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Trees

, Volume 30, Issue 3, pp 639–646 | Cite as

Biomass allocation patterns in forests growing different climatic zones of China

  • Ganwen Lie
  • Li XueEmail author
Original Article

Abstract

Key message

Temperature generally explained variation in branch and leaf biomasses, whereas stem and root biomasses–temperature relationships restricted certain age stages may not hold at broader age ranges.

Abstract

In this study, biomass data for alpine temperate Larix forest, alpine Picea-Abies forest, temperate typical deciduous broadleaved forest, temperate Pinus tabulaeformis forest, temperate mixed coniferous-broadleaved forest, montane Populus-Betula deciduous forest, subtropical evergreen broadleaved forest, subtropical montane Cupressus and Sabina forest, subtropical Pinus massoniana forest and subtropical Cunninghamia lanceolata forest were used to examine the effect of temperature on biomass allocations between organs. The data of the ten forests were classified as ≤30, 31–60 and >60 years, to test whether biomass allocations of these age group forests vary systematically in their responses to temperature. With increasing mean annual temperature, branch and leaf biomasses significantly increased in ≤30, 31–60 and >60 years and all age groups; stem biomass significantly increased in ≤30-, 31–60- and >60-year groups, but no significant trend in all age groups; Root biomass significantly increased in 31–60, >60 years and all age groups, but had no response to mean annual temperature in the 30-year group, which suggest that root biomass allocation in response to temperature is dependent upon forest age. We conclude that temperature generally explained variation in branch and leaf biomasses, whereas stem and root biomasses–temperature relationships restricted certain age stages may not hold at broader age ranges.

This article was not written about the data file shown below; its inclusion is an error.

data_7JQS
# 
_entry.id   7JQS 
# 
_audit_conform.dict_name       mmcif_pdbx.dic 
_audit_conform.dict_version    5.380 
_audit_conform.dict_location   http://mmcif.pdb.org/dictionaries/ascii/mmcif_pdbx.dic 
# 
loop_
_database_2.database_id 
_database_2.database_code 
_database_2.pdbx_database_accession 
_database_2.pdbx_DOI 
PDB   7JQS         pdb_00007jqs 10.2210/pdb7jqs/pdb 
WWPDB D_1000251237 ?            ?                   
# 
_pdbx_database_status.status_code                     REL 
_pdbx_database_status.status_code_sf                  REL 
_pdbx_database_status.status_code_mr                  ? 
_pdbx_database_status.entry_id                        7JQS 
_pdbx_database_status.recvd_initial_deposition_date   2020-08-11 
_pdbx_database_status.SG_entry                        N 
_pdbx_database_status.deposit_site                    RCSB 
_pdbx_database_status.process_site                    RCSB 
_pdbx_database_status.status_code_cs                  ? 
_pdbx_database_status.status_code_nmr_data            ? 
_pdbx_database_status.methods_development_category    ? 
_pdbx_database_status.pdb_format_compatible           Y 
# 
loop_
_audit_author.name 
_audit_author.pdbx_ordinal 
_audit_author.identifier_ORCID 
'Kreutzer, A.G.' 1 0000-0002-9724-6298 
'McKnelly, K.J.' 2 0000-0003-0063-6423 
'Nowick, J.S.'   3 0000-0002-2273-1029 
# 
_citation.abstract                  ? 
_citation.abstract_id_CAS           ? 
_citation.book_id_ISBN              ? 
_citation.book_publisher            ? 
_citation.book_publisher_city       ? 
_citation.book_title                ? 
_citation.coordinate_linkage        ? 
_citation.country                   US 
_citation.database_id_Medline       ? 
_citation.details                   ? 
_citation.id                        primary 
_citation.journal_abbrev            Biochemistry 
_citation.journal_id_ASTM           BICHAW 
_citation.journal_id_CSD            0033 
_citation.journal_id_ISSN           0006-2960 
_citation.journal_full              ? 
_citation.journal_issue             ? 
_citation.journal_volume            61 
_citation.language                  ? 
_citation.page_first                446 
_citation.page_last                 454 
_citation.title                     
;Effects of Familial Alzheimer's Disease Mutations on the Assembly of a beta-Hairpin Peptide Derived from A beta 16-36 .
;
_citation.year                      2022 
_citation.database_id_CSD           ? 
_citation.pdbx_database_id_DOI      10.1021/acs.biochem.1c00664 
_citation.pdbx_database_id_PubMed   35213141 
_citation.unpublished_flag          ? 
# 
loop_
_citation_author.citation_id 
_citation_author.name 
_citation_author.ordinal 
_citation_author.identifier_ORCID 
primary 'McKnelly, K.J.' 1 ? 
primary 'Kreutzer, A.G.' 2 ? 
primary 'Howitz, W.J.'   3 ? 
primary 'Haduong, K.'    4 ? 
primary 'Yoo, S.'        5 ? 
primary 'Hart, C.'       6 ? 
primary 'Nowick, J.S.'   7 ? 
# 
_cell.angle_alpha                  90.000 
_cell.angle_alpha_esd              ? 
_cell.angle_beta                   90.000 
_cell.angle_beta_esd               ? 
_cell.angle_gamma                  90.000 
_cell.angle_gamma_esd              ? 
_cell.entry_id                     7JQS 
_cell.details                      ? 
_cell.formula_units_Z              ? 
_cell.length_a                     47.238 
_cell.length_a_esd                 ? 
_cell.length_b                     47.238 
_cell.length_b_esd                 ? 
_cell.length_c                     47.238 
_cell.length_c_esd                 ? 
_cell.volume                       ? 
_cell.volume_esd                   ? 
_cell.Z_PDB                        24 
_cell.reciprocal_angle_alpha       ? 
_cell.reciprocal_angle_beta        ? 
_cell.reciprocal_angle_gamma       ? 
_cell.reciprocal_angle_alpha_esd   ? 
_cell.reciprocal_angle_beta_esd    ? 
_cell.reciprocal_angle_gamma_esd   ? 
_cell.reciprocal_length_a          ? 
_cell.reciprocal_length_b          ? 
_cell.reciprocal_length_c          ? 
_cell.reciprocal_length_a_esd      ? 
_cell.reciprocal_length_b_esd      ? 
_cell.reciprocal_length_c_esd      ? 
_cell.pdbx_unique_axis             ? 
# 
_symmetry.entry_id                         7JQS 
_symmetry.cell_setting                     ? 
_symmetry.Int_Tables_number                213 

Keywords

Allocation pattern China Forest Organ biomass Temperature 

Notes

Acknowledgments

We are grateful that Dr. Luo provided the precious information for our study. This research was partially supported by Foundation of Guangdong Forestry Bureau (Nos. 4400-F11031, 4400-F11055).

Compliance with ethical statements

Conflict of interest

The authors declare that they have no conflict of interest.

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Copyright information

© Springer-Verlag Berlin Heidelberg 2015

Authors and Affiliations

  1. 1.Zhujiang CollegeSouth China Agricultural UniversityGuangzhouPeople’s Republic of China
  2. 2.College of Forestry and Landscape ArchitectureSouth China Agricultural UniversityGuangzhouPeople’s Republic of China

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